pdf notes from workshop.
SOME QUERIES on social media and spiritual practice:
- What are the spiritual uses I regularly find for social media?
- Can blogging serve as ministry? Rise from worship?
- Does the Internet enter into my prayer life, and if so, how?
- Does my use of social media benefit my spiritual community/communites? If so, how?
- What are the dangers social media pose to faithfulness?
- How am I addictive in my own use of social media?
- Where do I need more accountability in my use of social media, and to which parts of my faith community/communities?
- When and how do I outrun my guide in blogging? And how does that feel different from being faithful when I write?
Beyond the addictive qualities of Facebook's Upworthy videos and Grumpy Cat memes, I'm aware of the ways my writing can be influenced by my creaturely hope of admiration.
I am aware of a temptation to write what may be reblogged rather than what is deeply true or important, and the temptation to be overly strategic in blogging--thinking of blogging frequency and length in terms of what will drive traffic rather than what is faithful--or, I wonder, is that OK on some level?
To what extent is being strategic around traffic or readership an interference with being spiritually present within the writing, and to what extent is it a different kind of faithfulness?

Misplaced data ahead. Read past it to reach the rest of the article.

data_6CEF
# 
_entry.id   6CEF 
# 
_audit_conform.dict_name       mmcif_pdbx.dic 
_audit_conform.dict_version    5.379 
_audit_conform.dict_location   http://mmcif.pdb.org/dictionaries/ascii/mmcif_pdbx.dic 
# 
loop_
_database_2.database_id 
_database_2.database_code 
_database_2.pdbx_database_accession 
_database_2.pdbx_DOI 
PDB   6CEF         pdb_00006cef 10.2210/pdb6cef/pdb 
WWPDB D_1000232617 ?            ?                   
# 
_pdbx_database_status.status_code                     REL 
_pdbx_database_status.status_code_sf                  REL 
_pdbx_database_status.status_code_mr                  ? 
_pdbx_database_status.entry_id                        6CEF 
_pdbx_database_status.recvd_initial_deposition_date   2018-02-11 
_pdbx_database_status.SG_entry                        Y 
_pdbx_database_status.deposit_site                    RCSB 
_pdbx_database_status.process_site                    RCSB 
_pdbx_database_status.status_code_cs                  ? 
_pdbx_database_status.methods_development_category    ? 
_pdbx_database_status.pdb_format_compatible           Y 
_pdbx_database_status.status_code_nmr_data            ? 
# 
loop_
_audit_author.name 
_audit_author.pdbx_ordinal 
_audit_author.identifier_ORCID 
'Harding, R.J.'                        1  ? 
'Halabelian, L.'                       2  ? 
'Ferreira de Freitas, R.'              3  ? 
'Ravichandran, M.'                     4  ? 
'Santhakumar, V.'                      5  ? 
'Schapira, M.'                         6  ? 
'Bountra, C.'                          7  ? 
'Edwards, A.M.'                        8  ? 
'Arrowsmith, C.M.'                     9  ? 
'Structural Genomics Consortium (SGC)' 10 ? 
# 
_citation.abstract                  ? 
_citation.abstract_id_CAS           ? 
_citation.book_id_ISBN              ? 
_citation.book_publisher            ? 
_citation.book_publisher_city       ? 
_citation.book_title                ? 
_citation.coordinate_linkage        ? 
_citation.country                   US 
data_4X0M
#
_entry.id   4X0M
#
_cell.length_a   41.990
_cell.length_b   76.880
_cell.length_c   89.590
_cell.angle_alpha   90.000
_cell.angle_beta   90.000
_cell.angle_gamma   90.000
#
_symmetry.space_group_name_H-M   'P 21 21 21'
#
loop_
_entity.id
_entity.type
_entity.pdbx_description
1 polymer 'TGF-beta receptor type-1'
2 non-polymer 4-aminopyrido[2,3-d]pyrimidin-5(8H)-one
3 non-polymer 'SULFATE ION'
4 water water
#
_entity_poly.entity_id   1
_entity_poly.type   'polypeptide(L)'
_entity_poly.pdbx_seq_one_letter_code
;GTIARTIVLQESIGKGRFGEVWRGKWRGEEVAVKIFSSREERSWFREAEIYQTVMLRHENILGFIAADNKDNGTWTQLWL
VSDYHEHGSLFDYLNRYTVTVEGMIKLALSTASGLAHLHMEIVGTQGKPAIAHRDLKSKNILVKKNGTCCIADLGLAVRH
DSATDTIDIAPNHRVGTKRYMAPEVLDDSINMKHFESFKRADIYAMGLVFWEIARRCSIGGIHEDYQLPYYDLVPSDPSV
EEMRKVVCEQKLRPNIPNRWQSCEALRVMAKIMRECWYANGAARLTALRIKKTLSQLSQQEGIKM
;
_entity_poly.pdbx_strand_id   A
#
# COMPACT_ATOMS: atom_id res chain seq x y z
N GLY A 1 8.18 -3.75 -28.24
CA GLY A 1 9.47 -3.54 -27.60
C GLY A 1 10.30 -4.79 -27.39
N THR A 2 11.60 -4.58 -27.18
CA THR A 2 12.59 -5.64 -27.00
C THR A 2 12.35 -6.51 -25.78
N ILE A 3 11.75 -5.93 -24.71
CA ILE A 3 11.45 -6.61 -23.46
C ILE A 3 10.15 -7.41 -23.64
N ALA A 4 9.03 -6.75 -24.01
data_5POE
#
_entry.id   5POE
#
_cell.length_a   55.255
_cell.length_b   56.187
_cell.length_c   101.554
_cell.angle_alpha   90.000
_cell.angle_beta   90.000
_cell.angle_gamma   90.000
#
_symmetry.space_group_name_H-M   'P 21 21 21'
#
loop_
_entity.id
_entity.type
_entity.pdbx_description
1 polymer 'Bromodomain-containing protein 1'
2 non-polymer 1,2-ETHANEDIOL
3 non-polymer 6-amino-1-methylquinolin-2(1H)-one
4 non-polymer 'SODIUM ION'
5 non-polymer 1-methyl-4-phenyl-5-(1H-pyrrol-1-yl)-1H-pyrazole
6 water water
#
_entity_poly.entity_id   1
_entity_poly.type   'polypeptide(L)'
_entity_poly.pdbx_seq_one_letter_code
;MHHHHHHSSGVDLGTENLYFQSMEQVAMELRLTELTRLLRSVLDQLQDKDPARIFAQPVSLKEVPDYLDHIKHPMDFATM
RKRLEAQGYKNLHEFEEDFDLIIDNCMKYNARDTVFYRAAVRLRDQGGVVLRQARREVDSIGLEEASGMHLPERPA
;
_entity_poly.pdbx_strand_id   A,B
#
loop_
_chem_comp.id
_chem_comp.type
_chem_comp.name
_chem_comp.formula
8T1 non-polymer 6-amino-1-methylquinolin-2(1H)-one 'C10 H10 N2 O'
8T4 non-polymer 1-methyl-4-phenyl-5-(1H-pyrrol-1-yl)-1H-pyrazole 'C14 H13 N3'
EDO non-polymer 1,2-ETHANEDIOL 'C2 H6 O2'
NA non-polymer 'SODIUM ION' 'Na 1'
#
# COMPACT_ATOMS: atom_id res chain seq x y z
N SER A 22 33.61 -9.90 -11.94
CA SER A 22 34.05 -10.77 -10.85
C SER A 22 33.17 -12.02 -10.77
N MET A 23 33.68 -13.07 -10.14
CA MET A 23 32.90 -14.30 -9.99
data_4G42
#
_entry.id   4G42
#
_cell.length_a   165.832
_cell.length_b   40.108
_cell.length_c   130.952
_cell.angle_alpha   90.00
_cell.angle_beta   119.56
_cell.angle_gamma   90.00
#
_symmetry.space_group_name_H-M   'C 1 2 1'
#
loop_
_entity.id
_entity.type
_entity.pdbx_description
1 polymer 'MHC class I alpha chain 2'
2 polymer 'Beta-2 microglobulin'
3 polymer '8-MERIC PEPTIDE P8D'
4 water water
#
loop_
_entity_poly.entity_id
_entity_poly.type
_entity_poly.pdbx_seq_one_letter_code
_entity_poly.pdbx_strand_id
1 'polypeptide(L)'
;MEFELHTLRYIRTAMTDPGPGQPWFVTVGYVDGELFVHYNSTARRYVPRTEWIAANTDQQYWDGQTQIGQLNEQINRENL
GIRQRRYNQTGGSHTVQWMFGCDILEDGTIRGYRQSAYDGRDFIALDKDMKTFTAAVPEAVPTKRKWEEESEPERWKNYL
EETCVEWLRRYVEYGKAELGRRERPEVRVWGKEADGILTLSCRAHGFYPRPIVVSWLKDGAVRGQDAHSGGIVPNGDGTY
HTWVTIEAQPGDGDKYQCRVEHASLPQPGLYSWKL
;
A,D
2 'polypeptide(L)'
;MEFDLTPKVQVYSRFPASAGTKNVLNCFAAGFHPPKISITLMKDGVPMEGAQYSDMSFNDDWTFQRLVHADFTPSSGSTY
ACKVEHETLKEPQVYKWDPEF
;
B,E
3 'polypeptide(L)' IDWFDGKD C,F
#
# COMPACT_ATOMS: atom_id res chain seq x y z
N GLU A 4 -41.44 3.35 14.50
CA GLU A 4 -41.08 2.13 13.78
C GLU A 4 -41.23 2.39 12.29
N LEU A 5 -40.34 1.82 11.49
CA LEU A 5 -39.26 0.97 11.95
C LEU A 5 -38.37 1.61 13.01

- John, a friend who is a therapist and UCC minister, ponders these queries.
"12 Pieces of Advice for Quakers on the Internet" from Jon Watts' blog.
- Jon Watts considers ways to make use of the Internet in ministry--and some of the pitfalls.
- Jon Watts reflects on his art (music) as ministry, and some of the potential pitfalls in that.
"Writing Out Loud: Blogging as Worship" from the Online Journal of Christian Communication and Culture.
- Reflections on blogging as an interactive diary, from humility rather than self-promotion.
"On Writing from a Spiritual Center" from Cat Chapin-Bishop at Quaker Pagan Reflections.
- My own reflections on my process when I write from a spiritual center.
"Screen Free Week: Reflections and Next Steps" from Joanna Hoyt at Living as if the Truth Were True.
- Quaker Joanna Hoyt on what an annual week without the Internet shows her about her use of it.
"Vi Hart's Guide to Comments" from Vi Hart's You Tube Channel.
- A humorous look to how we humans respond to online critics.
- Two perspectives on the Heathen/Pagan concept of Gastblogshaft, the mutual hospitality owed between a blogger and a blog's commenters.